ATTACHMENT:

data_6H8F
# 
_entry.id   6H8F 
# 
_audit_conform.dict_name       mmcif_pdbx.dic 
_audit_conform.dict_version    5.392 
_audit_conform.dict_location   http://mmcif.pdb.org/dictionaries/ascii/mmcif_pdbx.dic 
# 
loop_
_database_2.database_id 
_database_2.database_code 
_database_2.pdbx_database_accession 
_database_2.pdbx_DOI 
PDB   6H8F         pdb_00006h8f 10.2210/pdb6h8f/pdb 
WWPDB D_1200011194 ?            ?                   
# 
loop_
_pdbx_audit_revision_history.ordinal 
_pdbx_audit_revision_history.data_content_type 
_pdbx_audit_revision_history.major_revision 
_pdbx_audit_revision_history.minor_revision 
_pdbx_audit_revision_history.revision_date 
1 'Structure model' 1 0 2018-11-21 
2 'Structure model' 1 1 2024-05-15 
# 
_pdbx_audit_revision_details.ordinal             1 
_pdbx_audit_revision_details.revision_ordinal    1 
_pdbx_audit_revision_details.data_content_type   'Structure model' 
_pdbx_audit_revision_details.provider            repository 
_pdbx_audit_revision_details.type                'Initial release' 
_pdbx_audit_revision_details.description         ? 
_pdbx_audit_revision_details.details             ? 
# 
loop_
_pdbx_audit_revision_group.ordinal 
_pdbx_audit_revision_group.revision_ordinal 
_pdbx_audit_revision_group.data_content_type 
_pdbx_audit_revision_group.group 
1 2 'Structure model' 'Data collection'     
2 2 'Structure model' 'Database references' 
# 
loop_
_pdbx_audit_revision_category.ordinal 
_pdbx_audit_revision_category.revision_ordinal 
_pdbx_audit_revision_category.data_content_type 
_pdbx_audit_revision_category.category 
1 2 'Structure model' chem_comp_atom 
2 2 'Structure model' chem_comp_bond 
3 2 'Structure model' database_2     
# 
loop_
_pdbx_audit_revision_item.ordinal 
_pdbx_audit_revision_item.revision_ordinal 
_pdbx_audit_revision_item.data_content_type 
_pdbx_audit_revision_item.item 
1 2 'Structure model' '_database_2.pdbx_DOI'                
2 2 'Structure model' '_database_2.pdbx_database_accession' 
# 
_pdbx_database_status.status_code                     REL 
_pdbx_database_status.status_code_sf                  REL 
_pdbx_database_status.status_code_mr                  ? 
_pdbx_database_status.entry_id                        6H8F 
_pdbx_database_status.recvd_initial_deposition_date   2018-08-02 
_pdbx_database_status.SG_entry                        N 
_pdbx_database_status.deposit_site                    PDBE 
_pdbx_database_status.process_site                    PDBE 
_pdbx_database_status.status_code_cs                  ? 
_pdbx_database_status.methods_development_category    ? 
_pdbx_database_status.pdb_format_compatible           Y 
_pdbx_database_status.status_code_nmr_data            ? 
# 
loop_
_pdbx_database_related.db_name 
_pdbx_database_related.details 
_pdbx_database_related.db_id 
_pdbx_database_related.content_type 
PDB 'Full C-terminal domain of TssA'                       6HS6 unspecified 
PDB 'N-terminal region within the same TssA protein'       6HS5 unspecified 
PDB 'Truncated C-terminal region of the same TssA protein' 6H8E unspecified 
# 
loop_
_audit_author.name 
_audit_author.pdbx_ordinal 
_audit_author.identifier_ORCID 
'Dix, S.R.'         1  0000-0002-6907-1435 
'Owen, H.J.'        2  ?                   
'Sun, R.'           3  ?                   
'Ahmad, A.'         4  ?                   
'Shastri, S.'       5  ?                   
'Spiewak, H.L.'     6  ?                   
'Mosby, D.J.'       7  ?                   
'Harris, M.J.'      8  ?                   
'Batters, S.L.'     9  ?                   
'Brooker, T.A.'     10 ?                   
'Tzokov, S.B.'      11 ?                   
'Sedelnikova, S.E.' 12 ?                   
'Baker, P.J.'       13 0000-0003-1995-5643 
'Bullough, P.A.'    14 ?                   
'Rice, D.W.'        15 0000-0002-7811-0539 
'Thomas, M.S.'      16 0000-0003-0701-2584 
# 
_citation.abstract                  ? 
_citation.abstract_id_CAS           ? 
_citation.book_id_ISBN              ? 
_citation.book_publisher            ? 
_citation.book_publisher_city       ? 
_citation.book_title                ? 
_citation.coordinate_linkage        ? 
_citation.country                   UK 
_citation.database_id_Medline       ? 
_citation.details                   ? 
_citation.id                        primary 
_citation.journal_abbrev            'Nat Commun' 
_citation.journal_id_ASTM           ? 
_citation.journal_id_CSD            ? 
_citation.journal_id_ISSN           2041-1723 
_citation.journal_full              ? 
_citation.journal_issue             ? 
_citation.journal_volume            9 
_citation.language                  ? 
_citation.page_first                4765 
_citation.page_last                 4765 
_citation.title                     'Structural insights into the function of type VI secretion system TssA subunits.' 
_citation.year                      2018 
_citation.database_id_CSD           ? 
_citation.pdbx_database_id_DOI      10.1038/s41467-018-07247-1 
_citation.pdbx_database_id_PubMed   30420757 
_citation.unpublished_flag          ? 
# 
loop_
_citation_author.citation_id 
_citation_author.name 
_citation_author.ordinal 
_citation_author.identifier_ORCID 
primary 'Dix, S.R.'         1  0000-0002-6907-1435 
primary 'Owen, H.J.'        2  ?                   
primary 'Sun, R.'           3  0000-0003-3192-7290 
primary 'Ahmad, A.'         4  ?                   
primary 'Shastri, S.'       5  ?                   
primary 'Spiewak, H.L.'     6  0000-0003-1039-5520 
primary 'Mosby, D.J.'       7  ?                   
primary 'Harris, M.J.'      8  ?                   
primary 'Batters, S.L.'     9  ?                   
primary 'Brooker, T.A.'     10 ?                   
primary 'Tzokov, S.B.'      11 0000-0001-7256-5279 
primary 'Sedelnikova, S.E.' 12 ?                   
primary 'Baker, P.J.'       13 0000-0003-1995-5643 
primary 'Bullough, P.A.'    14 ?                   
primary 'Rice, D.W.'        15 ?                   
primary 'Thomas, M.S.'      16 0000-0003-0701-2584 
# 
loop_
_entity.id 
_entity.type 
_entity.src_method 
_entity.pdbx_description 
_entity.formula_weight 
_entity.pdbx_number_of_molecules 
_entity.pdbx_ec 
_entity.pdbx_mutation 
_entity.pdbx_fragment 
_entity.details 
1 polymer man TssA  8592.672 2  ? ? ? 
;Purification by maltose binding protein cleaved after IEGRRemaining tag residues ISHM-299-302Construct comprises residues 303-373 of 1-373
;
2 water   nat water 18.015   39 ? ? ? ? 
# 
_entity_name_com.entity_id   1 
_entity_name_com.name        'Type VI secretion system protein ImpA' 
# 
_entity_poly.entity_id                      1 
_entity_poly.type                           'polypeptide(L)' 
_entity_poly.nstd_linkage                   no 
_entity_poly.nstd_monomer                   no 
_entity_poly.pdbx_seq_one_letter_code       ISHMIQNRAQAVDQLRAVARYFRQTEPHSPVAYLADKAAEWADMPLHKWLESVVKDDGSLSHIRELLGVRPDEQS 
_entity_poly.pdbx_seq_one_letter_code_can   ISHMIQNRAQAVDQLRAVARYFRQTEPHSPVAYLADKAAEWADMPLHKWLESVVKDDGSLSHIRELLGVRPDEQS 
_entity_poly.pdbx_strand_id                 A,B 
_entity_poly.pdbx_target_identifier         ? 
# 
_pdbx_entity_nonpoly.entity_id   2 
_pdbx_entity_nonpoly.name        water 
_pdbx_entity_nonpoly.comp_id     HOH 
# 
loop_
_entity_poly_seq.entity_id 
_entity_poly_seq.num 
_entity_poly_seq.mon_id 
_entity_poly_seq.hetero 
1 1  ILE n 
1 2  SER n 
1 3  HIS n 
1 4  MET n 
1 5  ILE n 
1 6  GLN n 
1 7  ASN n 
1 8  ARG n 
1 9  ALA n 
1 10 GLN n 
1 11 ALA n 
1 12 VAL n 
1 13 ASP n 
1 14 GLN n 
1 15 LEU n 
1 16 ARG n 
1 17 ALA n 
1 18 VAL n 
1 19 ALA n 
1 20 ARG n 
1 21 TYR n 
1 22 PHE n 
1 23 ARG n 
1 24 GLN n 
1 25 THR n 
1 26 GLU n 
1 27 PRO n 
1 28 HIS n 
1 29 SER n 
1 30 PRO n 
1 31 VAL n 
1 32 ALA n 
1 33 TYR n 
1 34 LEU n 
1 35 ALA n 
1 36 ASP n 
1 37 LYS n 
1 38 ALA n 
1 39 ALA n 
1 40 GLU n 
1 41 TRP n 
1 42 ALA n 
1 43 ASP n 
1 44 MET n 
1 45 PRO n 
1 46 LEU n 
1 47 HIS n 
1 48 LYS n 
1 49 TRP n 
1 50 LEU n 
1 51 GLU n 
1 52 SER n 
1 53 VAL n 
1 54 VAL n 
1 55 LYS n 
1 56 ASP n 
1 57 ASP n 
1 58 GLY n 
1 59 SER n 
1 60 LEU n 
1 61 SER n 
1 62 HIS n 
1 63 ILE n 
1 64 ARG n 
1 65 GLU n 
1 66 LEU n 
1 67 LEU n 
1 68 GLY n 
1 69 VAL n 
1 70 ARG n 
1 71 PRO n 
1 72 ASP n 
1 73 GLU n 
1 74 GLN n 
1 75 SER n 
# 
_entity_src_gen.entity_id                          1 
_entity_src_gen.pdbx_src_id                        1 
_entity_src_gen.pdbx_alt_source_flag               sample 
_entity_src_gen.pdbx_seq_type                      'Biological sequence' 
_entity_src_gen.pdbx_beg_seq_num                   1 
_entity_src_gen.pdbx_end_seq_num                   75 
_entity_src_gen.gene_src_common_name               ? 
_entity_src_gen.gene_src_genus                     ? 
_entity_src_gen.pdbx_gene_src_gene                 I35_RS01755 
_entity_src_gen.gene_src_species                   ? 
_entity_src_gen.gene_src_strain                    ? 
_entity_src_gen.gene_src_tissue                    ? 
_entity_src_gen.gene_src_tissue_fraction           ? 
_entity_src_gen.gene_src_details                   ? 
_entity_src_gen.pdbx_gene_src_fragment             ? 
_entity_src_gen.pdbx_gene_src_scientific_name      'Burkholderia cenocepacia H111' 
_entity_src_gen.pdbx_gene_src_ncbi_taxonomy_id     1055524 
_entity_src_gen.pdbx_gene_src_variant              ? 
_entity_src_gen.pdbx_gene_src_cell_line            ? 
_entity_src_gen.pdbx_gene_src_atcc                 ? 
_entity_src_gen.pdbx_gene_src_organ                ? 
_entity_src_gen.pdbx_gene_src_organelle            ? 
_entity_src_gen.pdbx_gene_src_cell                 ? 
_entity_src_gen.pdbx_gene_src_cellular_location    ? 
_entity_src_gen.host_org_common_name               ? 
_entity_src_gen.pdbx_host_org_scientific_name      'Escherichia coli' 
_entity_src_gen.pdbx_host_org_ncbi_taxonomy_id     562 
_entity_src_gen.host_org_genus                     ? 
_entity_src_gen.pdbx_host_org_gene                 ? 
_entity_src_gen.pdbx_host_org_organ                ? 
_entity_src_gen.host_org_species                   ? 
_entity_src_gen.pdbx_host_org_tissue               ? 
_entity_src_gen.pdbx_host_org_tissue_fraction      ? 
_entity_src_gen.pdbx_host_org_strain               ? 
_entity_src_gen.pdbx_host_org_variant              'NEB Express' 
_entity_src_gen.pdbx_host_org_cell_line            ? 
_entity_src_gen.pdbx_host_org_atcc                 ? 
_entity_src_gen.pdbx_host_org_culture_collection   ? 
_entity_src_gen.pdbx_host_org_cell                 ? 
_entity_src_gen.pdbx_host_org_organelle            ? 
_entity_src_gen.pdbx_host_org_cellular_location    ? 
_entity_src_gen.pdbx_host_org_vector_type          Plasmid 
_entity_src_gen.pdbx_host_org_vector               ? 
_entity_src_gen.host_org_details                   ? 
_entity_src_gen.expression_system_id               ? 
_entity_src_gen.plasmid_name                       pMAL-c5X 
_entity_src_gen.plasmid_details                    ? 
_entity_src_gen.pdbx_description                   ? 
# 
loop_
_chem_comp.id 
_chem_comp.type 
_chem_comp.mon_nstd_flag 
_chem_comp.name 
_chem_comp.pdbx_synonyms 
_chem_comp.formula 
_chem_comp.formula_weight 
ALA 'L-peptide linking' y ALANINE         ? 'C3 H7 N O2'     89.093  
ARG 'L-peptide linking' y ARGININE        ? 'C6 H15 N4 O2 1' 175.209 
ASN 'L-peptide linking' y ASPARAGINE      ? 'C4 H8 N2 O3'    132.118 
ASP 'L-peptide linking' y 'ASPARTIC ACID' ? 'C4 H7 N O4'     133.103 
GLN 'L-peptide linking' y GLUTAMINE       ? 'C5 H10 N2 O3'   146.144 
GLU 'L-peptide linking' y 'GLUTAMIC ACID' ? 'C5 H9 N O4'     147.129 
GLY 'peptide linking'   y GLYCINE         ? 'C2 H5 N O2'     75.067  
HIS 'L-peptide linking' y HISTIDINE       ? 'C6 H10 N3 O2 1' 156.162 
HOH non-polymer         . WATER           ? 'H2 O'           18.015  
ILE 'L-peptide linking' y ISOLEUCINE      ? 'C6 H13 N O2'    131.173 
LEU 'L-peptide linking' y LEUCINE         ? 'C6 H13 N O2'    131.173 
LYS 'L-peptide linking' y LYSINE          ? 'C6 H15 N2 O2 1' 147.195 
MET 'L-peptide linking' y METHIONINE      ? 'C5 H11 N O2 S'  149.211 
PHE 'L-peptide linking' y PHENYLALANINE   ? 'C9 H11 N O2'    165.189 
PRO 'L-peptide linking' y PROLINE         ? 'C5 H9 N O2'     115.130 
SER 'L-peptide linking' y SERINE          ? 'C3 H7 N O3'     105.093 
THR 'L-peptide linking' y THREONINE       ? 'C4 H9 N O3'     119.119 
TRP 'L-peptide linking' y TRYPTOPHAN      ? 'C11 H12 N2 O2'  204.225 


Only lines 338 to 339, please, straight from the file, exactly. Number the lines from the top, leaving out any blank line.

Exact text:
THR 'L-peptide linking' y THREONINE       ? 'C4 H9 N O3'     119.119 
TRP 'L-peptide linking' y TRYPTOPHAN      ? 'C11 H12 N2 O2'  204.225 